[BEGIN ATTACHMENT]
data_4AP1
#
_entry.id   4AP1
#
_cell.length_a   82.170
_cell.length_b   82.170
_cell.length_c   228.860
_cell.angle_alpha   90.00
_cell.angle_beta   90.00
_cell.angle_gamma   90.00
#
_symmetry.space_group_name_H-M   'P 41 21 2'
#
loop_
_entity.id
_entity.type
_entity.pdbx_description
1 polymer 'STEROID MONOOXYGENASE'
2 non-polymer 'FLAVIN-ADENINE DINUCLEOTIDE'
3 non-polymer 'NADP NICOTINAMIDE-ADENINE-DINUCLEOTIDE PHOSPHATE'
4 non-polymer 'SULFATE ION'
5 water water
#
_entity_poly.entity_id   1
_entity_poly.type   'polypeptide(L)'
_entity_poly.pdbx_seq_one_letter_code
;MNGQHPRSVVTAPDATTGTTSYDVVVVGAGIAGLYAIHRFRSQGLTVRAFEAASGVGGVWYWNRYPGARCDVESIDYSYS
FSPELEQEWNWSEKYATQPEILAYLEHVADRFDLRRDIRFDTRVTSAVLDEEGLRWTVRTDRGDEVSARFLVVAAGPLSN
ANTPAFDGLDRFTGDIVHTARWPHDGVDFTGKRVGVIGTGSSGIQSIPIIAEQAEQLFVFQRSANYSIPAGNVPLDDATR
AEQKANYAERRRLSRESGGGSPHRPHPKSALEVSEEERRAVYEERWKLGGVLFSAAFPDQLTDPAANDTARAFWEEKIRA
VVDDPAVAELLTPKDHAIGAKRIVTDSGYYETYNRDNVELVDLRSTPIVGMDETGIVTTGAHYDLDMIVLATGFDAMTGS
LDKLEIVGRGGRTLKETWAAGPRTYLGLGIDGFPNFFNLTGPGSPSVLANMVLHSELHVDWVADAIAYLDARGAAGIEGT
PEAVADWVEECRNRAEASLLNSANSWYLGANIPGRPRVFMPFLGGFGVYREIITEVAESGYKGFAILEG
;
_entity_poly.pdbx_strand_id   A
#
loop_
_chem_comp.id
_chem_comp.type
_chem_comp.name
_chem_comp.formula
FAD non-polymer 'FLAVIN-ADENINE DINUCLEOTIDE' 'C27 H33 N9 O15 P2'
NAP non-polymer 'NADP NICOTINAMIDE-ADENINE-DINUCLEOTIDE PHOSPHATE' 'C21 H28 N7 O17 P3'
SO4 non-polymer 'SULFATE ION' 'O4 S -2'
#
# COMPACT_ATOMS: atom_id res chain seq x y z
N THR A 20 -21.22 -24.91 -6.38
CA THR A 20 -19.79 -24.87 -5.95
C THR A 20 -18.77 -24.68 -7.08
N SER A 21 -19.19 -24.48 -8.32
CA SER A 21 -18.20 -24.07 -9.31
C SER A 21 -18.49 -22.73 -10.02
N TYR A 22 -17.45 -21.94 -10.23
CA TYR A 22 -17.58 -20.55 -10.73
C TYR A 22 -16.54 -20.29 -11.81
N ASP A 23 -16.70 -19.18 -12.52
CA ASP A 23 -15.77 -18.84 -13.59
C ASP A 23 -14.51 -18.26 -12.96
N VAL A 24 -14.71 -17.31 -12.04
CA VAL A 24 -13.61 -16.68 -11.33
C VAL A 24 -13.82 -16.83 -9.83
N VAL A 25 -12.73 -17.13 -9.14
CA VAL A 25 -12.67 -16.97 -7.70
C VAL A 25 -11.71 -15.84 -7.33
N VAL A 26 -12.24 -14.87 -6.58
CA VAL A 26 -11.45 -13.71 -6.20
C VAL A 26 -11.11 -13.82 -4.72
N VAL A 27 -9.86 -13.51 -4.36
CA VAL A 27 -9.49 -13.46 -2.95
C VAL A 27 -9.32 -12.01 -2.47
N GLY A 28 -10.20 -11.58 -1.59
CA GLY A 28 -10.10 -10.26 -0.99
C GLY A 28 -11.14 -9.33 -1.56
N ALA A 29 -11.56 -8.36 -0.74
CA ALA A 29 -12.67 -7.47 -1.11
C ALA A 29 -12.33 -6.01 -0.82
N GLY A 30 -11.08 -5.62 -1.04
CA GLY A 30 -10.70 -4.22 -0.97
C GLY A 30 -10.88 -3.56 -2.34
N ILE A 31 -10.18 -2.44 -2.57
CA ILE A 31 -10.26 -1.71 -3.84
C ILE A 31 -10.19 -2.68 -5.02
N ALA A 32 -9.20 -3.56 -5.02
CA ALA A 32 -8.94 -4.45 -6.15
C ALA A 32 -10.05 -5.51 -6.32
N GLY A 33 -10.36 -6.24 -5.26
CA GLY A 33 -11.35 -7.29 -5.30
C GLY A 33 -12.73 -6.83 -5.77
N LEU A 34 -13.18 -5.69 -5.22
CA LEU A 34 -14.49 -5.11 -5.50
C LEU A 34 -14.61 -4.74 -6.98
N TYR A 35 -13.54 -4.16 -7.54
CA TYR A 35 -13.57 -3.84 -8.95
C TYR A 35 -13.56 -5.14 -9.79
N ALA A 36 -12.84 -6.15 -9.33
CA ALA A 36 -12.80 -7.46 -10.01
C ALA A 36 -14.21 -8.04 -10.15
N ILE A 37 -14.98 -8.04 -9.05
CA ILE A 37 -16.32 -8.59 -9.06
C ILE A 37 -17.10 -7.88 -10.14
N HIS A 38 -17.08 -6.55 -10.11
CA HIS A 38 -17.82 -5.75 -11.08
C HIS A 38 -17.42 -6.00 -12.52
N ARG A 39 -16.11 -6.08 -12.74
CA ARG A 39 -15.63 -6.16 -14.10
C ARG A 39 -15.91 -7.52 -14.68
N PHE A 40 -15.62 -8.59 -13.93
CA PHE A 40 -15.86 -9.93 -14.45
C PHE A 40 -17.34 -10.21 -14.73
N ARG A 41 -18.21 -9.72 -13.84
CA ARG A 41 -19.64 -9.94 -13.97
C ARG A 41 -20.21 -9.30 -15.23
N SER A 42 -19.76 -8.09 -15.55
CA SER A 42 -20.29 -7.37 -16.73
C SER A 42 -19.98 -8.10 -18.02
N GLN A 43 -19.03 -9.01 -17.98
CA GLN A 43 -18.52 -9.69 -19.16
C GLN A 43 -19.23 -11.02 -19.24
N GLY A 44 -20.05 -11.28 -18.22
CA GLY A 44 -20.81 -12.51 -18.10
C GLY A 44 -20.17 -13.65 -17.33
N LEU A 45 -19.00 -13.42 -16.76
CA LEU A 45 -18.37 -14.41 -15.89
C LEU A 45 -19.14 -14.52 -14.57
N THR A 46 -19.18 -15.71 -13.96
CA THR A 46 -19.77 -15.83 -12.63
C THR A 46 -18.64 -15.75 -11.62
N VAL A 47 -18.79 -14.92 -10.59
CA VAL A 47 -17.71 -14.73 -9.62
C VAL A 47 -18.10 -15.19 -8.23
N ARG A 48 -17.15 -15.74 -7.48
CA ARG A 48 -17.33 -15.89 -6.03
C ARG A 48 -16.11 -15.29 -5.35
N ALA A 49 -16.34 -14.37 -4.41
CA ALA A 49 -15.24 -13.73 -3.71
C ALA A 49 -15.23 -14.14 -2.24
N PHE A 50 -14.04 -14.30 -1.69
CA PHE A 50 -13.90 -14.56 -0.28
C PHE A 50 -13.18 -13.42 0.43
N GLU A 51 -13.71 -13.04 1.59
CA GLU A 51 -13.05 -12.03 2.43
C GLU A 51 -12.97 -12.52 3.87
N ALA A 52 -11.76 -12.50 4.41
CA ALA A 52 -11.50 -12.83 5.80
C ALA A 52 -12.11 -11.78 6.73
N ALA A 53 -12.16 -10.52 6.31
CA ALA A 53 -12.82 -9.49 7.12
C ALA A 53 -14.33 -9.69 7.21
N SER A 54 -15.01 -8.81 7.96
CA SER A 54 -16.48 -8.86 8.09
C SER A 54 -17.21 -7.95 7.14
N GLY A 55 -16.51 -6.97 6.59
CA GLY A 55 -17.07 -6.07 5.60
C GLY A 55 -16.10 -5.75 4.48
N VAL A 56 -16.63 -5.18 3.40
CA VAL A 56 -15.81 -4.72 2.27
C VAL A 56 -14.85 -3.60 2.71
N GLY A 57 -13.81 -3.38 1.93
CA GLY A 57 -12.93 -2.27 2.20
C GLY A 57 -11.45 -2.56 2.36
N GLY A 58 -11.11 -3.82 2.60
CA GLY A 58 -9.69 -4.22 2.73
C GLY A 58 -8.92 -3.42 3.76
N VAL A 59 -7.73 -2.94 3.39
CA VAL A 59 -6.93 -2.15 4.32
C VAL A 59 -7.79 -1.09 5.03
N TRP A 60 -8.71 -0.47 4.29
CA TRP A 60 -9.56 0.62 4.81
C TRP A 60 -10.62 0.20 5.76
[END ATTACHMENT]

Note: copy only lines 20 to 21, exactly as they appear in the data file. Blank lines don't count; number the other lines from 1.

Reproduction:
3 non-polymer 'NADP NICOTINAMIDE-ADENINE-DINUCLEOTIDE PHOSPHATE'
4 non-polymer 'SULFATE ION'